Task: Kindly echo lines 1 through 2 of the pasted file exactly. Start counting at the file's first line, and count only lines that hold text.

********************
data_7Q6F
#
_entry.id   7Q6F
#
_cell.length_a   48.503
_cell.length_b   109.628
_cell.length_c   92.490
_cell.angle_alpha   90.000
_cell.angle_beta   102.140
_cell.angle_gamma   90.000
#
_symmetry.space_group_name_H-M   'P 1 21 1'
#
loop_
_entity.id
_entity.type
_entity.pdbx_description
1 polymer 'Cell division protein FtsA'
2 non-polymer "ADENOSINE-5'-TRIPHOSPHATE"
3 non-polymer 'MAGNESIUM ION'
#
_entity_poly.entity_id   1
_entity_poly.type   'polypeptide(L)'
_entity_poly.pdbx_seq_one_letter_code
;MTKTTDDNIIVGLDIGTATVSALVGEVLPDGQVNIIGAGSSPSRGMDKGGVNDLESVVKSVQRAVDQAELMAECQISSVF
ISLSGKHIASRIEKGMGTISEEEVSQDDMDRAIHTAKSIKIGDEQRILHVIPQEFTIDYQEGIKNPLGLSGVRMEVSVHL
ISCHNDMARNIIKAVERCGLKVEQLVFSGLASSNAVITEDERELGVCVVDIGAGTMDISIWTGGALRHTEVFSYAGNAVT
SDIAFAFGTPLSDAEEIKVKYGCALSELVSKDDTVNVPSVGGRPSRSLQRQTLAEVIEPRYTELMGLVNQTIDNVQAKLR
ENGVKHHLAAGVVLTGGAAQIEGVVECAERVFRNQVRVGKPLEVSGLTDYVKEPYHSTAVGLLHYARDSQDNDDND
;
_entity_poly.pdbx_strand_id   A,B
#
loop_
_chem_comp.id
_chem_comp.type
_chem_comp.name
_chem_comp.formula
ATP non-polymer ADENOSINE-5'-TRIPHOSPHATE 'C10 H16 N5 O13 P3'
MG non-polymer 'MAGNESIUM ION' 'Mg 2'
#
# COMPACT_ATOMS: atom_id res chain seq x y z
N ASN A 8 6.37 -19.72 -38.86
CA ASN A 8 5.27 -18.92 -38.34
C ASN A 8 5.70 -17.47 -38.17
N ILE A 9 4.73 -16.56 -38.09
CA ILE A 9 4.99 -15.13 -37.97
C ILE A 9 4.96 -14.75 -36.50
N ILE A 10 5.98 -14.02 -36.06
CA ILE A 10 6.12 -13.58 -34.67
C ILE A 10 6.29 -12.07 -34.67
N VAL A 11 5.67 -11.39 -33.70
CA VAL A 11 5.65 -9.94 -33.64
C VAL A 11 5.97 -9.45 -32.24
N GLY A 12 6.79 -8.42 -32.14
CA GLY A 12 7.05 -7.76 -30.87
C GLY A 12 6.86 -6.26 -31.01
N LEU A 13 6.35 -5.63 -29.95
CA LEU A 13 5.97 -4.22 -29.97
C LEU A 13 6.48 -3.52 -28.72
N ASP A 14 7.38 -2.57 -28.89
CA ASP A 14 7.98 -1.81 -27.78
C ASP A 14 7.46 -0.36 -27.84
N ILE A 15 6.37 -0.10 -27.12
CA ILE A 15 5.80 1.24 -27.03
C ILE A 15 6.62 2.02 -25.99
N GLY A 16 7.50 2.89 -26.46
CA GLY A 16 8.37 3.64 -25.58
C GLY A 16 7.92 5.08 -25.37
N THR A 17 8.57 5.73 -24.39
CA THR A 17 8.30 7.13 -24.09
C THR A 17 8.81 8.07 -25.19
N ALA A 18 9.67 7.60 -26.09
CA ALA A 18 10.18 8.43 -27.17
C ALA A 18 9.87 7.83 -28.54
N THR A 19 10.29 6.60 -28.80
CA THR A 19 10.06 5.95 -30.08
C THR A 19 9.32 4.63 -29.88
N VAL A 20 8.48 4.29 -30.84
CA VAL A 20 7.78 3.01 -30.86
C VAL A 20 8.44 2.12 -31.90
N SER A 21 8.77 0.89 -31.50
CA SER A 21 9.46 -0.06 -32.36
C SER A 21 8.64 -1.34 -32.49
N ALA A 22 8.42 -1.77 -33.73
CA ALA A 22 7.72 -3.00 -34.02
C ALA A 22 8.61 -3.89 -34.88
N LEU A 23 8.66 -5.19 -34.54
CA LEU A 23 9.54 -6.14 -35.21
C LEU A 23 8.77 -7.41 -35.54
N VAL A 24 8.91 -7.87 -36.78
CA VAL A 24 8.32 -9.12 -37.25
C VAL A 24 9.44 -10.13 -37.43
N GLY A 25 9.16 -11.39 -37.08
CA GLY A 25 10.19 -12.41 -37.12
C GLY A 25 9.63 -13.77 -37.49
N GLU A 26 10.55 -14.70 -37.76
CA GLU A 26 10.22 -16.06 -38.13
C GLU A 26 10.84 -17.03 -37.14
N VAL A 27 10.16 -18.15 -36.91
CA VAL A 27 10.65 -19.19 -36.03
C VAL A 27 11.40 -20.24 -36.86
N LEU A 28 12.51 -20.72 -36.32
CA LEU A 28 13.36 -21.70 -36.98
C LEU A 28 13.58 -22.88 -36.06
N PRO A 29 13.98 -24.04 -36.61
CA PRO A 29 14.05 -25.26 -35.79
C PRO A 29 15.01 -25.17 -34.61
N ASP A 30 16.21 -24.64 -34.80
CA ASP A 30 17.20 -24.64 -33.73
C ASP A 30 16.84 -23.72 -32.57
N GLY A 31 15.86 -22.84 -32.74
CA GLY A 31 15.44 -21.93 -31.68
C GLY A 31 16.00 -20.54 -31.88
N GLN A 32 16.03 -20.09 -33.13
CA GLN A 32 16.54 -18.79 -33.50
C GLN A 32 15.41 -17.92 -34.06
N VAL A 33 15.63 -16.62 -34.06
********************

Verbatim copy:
data_7Q6F
#